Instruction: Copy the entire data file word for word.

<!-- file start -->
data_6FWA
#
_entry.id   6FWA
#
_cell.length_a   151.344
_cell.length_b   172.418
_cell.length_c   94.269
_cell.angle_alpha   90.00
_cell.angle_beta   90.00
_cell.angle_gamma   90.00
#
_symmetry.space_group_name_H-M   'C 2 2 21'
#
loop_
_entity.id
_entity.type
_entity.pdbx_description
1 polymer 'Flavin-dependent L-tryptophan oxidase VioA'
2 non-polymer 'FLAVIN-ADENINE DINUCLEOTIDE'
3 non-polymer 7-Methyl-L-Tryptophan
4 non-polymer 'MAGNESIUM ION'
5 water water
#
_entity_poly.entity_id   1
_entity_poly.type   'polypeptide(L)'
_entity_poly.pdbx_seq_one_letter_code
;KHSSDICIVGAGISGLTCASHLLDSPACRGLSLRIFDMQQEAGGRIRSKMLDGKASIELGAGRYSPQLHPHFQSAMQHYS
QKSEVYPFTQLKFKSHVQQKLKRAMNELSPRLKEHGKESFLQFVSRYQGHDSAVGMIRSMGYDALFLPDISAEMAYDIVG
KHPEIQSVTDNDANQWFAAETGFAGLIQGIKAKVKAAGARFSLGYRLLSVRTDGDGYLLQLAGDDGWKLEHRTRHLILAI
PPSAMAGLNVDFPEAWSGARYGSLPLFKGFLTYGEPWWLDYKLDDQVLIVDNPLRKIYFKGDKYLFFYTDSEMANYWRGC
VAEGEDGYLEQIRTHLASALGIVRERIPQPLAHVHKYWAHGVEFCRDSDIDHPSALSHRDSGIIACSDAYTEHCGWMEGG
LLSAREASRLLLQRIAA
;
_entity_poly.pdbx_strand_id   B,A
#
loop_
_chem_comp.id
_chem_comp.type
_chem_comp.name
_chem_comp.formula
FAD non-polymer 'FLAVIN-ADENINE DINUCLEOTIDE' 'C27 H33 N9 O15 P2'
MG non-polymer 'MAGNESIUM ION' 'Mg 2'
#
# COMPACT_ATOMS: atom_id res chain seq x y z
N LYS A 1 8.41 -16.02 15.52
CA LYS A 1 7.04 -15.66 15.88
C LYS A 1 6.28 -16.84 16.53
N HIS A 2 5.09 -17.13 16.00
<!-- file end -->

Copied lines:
data_6FWA
#
_entry.id   6FWA
#
_cell.length_a   151.344
_cell.length_b   172.418
_cell.length_c   94.269
_cell.angle_alpha   90.00
_cell.angle_beta   90.00
_cell.angle_gamma   90.00
#
_symmetry.space_group_name_H-M   'C 2 2 21'
#
loop_
_entity.id
_entity.type
_entity.pdbx_description
1 polymer 'Flavin-dependent L-tryptophan oxidase VioA'
2 non-polymer 'FLAVIN-ADENINE DINUCLEOTIDE'
3 non-polymer 7-Methyl-L-Tryptophan
4 non-polymer 'MAGNESIUM ION'
5 water water
#
_entity_poly.entity_id   1
_entity_poly.type   'polypeptide(L)'
_entity_poly.pdbx_seq_one_letter_code
;KHSSDICIVGAGISGLTCASHLLDSPACRGLSLRIFDMQQEAGGRIRSKMLDGKASIELGAGRYSPQLHPHFQSAMQHYS
QKSEVYPFTQLKFKSHVQQKLKRAMNELSPRLKEHGKESFLQFVSRYQGHDSAVGMIRSMGYDALFLPDISAEMAYDIVG
KHPEIQSVTDNDANQWFAAETGFAGLIQGIKAKVKAAGARFSLGYRLLSVRTDGDGYLLQLAGDDGWKLEHRTRHLILAI
PPSAMAGLNVDFPEAWSGARYGSLPLFKGFLTYGEPWWLDYKLDDQVLIVDNPLRKIYFKGDKYLFFYTDSEMANYWRGC
VAEGEDGYLEQIRTHLASALGIVRERIPQPLAHVHKYWAHGVEFCRDSDIDHPSALSHRDSGIIACSDAYTEHCGWMEGG
LLSAREASRLLLQRIAA
;
_entity_poly.pdbx_strand_id   B,A
#
loop_
_chem_comp.id
_chem_comp.type
_chem_comp.name
_chem_comp.formula
FAD non-polymer 'FLAVIN-ADENINE DINUCLEOTIDE' 'C27 H33 N9 O15 P2'
MG non-polymer 'MAGNESIUM ION' 'Mg 2'
#
# COMPACT_ATOMS: atom_id res chain seq x y z
N LYS A 1 8.41 -16.02 15.52
CA LYS A 1 7.04 -15.66 15.88
C LYS A 1 6.28 -16.84 16.53
N HIS A 2 5.09 -17.13 16.00